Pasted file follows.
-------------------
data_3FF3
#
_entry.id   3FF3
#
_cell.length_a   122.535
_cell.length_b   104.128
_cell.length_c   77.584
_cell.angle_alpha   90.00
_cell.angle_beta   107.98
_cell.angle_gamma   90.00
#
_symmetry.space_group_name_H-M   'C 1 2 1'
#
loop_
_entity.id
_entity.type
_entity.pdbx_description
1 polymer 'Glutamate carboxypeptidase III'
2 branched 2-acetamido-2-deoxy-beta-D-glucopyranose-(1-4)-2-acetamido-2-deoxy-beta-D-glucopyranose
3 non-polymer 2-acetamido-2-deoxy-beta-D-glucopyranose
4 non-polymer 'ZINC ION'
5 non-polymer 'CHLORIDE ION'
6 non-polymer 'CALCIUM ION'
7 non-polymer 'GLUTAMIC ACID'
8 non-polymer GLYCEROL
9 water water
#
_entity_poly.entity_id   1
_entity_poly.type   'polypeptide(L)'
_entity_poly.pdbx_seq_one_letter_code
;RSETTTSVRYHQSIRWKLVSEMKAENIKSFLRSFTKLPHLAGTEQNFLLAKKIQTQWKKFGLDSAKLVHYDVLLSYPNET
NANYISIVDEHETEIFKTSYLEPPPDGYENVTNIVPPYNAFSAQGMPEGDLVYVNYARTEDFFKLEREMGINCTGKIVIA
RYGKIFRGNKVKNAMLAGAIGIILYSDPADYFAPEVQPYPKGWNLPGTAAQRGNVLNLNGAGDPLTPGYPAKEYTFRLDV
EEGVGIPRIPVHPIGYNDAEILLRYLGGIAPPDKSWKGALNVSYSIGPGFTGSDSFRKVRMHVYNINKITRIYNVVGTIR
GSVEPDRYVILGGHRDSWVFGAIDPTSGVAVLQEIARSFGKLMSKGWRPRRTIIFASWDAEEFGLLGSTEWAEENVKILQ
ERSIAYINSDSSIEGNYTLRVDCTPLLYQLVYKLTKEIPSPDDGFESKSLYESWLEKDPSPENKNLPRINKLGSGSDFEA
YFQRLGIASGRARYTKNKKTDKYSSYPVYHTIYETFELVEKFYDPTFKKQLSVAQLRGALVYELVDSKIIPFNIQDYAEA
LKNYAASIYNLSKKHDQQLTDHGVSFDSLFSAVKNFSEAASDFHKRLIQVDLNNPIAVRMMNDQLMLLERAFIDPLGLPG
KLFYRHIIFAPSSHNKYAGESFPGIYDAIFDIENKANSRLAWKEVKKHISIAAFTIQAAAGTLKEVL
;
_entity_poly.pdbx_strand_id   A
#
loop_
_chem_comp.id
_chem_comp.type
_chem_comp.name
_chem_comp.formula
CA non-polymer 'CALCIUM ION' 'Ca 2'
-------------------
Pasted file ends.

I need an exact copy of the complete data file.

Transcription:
data_3FF3
#
_entry.id   3FF3
#
_cell.length_a   122.535
_cell.length_b   104.128
_cell.length_c   77.584
_cell.angle_alpha   90.00
_cell.angle_beta   107.98
_cell.angle_gamma   90.00
#
_symmetry.space_group_name_H-M   'C 1 2 1'
#
loop_
_entity.id
_entity.type
_entity.pdbx_description
1 polymer 'Glutamate carboxypeptidase III'
2 branched 2-acetamido-2-deoxy-beta-D-glucopyranose-(1-4)-2-acetamido-2-deoxy-beta-D-glucopyranose
3 non-polymer 2-acetamido-2-deoxy-beta-D-glucopyranose
4 non-polymer 'ZINC ION'
5 non-polymer 'CHLORIDE ION'
6 non-polymer 'CALCIUM ION'
7 non-polymer 'GLUTAMIC ACID'
8 non-polymer GLYCEROL
9 water water
#
_entity_poly.entity_id   1
_entity_poly.type   'polypeptide(L)'
_entity_poly.pdbx_seq_one_letter_code
;RSETTTSVRYHQSIRWKLVSEMKAENIKSFLRSFTKLPHLAGTEQNFLLAKKIQTQWKKFGLDSAKLVHYDVLLSYPNET
NANYISIVDEHETEIFKTSYLEPPPDGYENVTNIVPPYNAFSAQGMPEGDLVYVNYARTEDFFKLEREMGINCTGKIVIA
RYGKIFRGNKVKNAMLAGAIGIILYSDPADYFAPEVQPYPKGWNLPGTAAQRGNVLNLNGAGDPLTPGYPAKEYTFRLDV
EEGVGIPRIPVHPIGYNDAEILLRYLGGIAPPDKSWKGALNVSYSIGPGFTGSDSFRKVRMHVYNINKITRIYNVVGTIR
GSVEPDRYVILGGHRDSWVFGAIDPTSGVAVLQEIARSFGKLMSKGWRPRRTIIFASWDAEEFGLLGSTEWAEENVKILQ
ERSIAYINSDSSIEGNYTLRVDCTPLLYQLVYKLTKEIPSPDDGFESKSLYESWLEKDPSPENKNLPRINKLGSGSDFEA
YFQRLGIASGRARYTKNKKTDKYSSYPVYHTIYETFELVEKFYDPTFKKQLSVAQLRGALVYELVDSKIIPFNIQDYAEA
LKNYAASIYNLSKKHDQQLTDHGVSFDSLFSAVKNFSEAASDFHKRLIQVDLNNPIAVRMMNDQLMLLERAFIDPLGLPG
KLFYRHIIFAPSSHNKYAGESFPGIYDAIFDIENKANSRLAWKEVKKHISIAAFTIQAAAGTLKEVL
;
_entity_poly.pdbx_strand_id   A
#
loop_
_chem_comp.id
_chem_comp.type
_chem_comp.name
_chem_comp.formula
CA non-polymer 'CALCIUM ION' 'Ca 2'